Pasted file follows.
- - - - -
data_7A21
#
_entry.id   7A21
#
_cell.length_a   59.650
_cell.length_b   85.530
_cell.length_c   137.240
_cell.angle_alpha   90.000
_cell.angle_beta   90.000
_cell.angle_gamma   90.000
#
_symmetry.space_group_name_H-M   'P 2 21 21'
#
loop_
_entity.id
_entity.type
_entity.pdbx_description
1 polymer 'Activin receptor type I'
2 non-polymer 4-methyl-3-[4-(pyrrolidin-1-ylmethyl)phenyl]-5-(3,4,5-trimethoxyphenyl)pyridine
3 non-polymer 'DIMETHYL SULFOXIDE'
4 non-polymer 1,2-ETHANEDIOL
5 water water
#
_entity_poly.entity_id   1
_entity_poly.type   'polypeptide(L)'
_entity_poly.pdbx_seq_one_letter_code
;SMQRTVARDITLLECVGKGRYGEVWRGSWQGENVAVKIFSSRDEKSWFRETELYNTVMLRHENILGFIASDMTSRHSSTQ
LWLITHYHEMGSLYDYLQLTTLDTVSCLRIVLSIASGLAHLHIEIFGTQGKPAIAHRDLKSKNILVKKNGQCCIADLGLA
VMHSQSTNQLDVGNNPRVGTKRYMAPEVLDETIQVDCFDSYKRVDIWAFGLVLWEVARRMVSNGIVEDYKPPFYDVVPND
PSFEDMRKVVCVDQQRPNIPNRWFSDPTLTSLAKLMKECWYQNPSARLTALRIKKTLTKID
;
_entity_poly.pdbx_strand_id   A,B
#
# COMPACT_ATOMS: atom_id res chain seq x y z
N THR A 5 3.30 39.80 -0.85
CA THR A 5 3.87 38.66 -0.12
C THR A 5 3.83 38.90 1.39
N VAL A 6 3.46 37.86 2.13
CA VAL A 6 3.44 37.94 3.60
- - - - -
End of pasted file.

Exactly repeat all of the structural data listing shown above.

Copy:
data_7A21
#
_entry.id   7A21
#
_cell.length_a   59.650
_cell.length_b   85.530
_cell.length_c   137.240
_cell.angle_alpha   90.000
_cell.angle_beta   90.000
_cell.angle_gamma   90.000
#
_symmetry.space_group_name_H-M   'P 2 21 21'
#
loop_
_entity.id
_entity.type
_entity.pdbx_description
1 polymer 'Activin receptor type I'
2 non-polymer 4-methyl-3-[4-(pyrrolidin-1-ylmethyl)phenyl]-5-(3,4,5-trimethoxyphenyl)pyridine
3 non-polymer 'DIMETHYL SULFOXIDE'
4 non-polymer 1,2-ETHANEDIOL
5 water water
#
_entity_poly.entity_id   1
_entity_poly.type   'polypeptide(L)'
_entity_poly.pdbx_seq_one_letter_code
;SMQRTVARDITLLECVGKGRYGEVWRGSWQGENVAVKIFSSRDEKSWFRETELYNTVMLRHENILGFIASDMTSRHSSTQ
LWLITHYHEMGSLYDYLQLTTLDTVSCLRIVLSIASGLAHLHIEIFGTQGKPAIAHRDLKSKNILVKKNGQCCIADLGLA
VMHSQSTNQLDVGNNPRVGTKRYMAPEVLDETIQVDCFDSYKRVDIWAFGLVLWEVARRMVSNGIVEDYKPPFYDVVPND
PSFEDMRKVVCVDQQRPNIPNRWFSDPTLTSLAKLMKECWYQNPSARLTALRIKKTLTKID
;
_entity_poly.pdbx_strand_id   A,B
#
# COMPACT_ATOMS: atom_id res chain seq x y z
N THR A 5 3.30 39.80 -0.85
CA THR A 5 3.87 38.66 -0.12
C THR A 5 3.83 38.90 1.39
N VAL A 6 3.46 37.86 2.13
CA VAL A 6 3.44 37.94 3.60